Florida Capitol reopens to public
TALLAHASSEE, Fla. (WCTV) - The Florida Capitol is now open to the public after being closed for 14 months, including during this past Legislative Session.
Legislators are coming back the week of May 17th for a special session.
Members of the public can now get inside without a COVID-19 test or proof of vaccination. It’s not only the new Capitol building that’s open, but also the Historic Florida Capitol Museum.
Some of the first visitors to the newly reopened Florida Capitol: Majken Peterzen and her grandson.
They had a day of “firsts” for 3-year-old Mitchell.
“We’re doing big things,” said Peterzen. “We went to a construction site. Now we’re doing an elevator. Then we’re going to watch a plane land. And then he’s going to go ride an h-o-r-s-e!”
The two made their way to the top of the Capitol and took in the view.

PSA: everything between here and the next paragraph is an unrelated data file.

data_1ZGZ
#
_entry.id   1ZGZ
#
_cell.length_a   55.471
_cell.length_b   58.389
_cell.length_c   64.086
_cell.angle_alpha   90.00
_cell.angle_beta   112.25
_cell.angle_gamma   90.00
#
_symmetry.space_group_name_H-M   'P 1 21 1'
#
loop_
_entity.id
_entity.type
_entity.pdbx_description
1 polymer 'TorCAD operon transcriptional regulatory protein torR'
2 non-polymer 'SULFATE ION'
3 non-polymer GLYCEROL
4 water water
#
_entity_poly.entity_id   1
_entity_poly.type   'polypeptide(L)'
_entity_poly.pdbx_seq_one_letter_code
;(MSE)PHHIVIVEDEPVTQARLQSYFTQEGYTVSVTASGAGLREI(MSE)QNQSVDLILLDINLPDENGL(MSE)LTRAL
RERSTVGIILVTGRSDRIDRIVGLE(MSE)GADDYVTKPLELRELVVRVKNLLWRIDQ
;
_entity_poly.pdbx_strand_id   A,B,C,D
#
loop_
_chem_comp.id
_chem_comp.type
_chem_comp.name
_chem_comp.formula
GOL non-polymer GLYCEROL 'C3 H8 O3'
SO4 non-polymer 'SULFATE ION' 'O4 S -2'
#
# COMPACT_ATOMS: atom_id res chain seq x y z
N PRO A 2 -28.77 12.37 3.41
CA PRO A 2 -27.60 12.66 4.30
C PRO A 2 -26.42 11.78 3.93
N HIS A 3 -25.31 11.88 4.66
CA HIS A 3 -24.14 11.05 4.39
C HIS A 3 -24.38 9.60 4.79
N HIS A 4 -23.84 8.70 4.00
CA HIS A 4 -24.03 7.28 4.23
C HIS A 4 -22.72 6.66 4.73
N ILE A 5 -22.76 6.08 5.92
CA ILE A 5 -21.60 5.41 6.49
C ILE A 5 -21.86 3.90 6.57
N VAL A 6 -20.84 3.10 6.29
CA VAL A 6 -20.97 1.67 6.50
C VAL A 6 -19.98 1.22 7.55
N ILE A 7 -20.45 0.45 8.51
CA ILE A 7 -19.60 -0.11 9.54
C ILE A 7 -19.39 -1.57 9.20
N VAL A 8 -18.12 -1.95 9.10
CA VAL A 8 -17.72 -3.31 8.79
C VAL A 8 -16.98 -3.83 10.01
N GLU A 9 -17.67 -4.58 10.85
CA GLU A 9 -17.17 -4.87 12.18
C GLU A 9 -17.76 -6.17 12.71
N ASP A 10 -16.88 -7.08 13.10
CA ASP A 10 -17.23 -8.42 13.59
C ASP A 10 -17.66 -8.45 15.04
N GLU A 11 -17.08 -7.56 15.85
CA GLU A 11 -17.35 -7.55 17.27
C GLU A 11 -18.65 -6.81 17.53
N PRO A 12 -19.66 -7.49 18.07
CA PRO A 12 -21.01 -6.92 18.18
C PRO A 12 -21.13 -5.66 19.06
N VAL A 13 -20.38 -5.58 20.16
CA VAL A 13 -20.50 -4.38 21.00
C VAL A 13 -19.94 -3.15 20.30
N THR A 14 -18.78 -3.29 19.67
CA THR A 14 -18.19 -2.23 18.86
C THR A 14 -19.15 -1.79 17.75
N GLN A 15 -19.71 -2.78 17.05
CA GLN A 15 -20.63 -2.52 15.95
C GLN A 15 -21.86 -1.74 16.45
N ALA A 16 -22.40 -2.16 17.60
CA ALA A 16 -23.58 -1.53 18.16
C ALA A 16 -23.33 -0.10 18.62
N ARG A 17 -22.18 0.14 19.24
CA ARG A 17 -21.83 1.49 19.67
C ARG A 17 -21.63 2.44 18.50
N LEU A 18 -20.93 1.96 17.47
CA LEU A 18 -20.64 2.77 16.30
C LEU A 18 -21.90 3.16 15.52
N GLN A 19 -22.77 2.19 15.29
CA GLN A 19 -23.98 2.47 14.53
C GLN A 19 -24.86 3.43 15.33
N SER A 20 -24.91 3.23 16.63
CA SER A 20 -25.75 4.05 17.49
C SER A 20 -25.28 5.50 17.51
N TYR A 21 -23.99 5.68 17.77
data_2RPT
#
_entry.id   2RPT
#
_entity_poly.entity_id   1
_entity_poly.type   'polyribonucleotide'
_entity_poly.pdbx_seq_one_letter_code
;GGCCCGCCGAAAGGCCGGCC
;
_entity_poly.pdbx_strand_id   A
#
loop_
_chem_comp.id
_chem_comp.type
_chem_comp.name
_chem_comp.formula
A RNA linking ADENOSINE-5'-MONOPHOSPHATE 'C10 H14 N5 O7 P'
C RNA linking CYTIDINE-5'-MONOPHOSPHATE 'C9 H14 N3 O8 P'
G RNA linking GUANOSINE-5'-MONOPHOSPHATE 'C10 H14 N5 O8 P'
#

“My children are out of town, so I have my grandson. And it was the perfect day to play hooky!” said Peterzen.
The Florida Capitol is not only a tourist attraction, but a place of work; some say work was made more difficult by the COVID-19 pandemic and the lack of access.
“I can count the times I’ve been down to the building, which is usually an incalculable number, when you get to the end of Session,” said longtime lobbyist Ron Book.
Book said it was difficult to interact with lawmakers and staff.
“Tough when you find an error in something to aggressively, if you will, advocate to replace, repair, fix amend,” said Book.
Most testimony during Session was remote.
“While I’ve been down to the Civic Center to testify, that is really rather challenging as an exercise in advocacy.”
Staff inside the Capitol told WCTV that it wasn’t too crowded with people visiting Friday, but they’re expecting this weekend to be a bit busier.
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